So after the race is over, I enjoy a huge burger, I sit around the fire with my friends and shoot the breeze, and I let the joy of the accomplishment sink in. And then, the next morning, I wake up and start looking for the next race.
5. The best way to stay motivated is to do the thing every day no matter how you feel.
I already alluded to this in #1, but the best way to stay motivated is to just do the thing every day. If you're tired and not inspired or distracted or any number of other excuses, that's fine. Just go through the motions. You don't have to run your fastest pace every single day. Just go out and run. A shorter, slower run is far, far better than no run at all. Keep the streak going and the long arc of time will deliver what you desire.
6. Find your tribe.
In running, it's easy to do it all by yourself. I do the majority of my runs alone. It's fantastic for many reasons, but if we're talking about breaking free from your comfort zone then one of the best things to do is to identify people who are on a similar journey. Runners often run with friends or join group runs for camaraderie, which is fantastic, but they also do it to challenge themselves. You will always run faster if you're running with someone just a little bit faster than you, which will pull you right out of your comfort zone.
7. Get a mentor.
Critical. A mentor or coach is there to push you beyond your self-perceived limits.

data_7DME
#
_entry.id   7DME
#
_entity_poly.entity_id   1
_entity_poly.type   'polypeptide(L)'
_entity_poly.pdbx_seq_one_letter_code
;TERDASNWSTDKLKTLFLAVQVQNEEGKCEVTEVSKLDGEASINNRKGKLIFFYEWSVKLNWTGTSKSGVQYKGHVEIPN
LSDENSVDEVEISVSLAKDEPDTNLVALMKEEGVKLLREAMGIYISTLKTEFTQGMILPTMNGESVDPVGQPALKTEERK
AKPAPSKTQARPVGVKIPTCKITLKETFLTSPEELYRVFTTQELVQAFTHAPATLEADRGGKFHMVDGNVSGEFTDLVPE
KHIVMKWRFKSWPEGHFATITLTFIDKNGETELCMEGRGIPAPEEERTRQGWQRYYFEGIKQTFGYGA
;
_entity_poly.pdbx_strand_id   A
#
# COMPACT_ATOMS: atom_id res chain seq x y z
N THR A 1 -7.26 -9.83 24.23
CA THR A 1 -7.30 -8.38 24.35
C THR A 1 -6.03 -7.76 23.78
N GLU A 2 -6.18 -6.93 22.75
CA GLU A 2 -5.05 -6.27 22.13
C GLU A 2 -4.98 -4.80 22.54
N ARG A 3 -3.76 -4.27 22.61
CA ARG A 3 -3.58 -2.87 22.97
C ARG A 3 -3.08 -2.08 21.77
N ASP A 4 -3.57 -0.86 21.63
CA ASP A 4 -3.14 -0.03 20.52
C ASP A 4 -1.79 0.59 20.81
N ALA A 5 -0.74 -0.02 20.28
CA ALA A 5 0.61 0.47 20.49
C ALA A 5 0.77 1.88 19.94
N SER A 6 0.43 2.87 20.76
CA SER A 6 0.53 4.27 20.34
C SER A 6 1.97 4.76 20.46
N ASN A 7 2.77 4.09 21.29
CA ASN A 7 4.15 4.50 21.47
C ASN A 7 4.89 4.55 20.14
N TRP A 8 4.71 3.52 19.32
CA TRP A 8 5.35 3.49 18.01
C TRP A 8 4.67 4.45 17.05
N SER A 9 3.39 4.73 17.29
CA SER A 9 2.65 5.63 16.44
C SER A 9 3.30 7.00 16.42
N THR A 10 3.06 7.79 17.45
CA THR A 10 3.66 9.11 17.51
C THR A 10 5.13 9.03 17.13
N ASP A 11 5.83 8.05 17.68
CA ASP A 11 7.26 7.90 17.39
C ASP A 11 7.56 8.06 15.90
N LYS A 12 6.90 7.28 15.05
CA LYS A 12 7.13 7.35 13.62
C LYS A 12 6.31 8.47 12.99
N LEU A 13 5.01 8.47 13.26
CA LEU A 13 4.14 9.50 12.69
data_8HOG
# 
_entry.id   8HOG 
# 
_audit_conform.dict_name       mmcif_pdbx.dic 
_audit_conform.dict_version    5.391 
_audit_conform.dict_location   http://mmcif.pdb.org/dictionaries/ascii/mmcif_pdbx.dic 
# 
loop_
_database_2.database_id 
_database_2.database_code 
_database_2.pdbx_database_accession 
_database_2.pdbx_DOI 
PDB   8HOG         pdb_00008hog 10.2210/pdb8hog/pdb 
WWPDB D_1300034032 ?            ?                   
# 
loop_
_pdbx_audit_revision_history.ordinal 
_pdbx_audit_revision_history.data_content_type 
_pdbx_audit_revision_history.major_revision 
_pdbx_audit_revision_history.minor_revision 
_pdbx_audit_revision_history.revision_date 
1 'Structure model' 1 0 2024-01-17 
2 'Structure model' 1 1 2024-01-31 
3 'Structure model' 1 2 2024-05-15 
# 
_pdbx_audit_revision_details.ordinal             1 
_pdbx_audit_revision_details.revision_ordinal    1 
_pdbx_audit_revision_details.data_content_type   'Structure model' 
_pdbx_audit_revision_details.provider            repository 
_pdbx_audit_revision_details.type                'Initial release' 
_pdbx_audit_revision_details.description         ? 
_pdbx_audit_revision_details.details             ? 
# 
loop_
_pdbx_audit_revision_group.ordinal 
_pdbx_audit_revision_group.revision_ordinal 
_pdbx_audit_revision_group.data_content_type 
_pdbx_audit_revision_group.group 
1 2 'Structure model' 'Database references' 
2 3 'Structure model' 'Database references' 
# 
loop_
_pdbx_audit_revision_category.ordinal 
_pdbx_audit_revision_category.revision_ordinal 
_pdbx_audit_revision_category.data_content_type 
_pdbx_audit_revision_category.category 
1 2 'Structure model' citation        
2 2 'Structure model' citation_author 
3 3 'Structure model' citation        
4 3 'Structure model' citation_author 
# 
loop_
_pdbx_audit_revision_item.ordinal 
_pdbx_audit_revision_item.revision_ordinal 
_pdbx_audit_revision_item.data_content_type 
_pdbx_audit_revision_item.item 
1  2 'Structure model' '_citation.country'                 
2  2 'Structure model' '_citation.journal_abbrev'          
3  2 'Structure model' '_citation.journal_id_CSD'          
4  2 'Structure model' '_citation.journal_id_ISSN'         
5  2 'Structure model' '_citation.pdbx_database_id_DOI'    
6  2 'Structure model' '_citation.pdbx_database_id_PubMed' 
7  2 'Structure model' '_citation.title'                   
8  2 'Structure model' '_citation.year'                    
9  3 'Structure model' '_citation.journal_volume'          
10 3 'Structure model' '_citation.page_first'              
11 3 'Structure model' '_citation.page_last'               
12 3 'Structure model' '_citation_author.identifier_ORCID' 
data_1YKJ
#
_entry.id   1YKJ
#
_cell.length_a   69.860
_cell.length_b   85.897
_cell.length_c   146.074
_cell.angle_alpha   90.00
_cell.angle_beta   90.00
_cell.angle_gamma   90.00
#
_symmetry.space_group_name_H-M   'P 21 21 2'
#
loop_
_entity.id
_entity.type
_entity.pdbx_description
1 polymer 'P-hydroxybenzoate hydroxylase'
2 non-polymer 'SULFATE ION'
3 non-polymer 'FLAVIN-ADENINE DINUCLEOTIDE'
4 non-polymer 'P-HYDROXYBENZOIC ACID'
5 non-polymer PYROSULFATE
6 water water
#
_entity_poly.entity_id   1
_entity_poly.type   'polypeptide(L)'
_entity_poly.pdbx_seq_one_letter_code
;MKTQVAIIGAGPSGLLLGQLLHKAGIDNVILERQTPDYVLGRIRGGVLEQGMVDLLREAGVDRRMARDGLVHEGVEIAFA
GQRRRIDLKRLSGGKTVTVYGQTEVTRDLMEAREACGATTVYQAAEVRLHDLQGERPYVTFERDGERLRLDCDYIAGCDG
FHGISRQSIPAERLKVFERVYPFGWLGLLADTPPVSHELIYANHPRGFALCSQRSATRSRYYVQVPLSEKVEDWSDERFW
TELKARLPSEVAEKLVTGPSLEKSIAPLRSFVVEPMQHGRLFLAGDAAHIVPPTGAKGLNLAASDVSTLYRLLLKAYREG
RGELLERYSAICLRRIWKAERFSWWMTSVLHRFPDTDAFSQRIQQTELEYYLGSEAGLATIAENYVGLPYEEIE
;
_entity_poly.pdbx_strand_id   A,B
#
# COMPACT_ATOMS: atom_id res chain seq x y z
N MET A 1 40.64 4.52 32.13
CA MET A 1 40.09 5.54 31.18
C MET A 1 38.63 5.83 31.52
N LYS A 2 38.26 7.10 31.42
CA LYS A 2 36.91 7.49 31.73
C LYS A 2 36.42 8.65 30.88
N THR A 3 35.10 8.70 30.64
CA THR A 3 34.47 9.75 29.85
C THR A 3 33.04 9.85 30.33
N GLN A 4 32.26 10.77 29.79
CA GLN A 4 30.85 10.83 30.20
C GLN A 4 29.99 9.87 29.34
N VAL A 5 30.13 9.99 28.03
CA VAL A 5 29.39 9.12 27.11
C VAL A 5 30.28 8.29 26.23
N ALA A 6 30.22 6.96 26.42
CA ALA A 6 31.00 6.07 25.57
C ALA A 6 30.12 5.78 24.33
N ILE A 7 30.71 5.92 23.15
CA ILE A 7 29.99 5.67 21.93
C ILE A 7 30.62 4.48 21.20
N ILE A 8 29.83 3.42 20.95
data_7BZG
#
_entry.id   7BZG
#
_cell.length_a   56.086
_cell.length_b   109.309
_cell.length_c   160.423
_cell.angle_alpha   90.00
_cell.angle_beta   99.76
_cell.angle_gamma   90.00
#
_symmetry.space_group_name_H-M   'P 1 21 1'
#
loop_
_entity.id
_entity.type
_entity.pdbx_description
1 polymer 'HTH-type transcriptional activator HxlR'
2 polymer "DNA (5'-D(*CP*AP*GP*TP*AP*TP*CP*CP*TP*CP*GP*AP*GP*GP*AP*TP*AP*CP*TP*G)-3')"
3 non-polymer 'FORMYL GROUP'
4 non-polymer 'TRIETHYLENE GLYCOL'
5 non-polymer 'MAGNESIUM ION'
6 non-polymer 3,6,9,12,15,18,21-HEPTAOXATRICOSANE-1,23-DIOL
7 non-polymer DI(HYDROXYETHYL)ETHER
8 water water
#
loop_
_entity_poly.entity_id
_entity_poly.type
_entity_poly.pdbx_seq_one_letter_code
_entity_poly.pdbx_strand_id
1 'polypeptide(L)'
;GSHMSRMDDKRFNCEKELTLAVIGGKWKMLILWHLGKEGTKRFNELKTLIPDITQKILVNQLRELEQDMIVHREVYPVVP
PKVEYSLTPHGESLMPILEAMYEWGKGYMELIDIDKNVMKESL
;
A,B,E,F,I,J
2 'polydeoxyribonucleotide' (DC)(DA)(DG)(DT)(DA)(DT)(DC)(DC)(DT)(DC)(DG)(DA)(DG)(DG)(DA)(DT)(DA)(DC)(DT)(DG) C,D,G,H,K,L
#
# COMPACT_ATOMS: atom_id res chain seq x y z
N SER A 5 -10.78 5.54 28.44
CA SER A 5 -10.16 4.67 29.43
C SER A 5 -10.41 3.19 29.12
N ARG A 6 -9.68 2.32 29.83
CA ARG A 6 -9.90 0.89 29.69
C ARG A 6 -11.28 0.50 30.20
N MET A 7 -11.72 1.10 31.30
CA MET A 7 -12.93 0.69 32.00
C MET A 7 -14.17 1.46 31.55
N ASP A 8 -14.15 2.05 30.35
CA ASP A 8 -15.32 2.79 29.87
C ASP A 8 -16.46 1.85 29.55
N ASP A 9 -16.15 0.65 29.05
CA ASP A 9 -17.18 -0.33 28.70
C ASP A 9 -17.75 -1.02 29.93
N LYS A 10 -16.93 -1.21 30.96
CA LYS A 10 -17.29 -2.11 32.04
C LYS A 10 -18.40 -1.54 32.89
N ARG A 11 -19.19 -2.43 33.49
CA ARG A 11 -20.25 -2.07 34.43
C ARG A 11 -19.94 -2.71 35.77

8. Cut the fat.
I have a habit, good or bad, of overscheduling myself. I'm ambitious and I want to do a lot of things. But if those things conflict with my running, or anything else on my very short list of highly-valuable activities, then I cut them out. It becomes all too easy to stay in your comfort zone, and not challenge yourself when you are chasing after multiple goals at one time.
9. Remember your why.
You picked this activity or goal for a reason. When you are feeling too comfortable, and you don't want to challenge yourself, go back to your reasons for doing the thing in the first place. You picked something challenging for a reason, so what is it? Keep that reason as close to the front of your mind as possible. For me, it's signing up for a big race that I'm excited to run. That keeps me going every day, and it becomes my short-term why. My long-term why is to get out in nature and go on adventures. Those visions keep me challenging myself.
10. Don't sweat it too much. Life is short.
So even if you are in your comfort zone more than you want to be, don't let it bother you too much. Yes, do what you can to challenge yourself and get more out of the experience. But sometimes it doesn't happen. Sometimes you are just in your comfort zone, and that's okay. There are days I have crappy runs and I'm okay with that. It's part of the process. We're all going to be gone soon enough, so there's no point in wasting our short time on this planet beating ourselves up all the time. Enjoy the ride.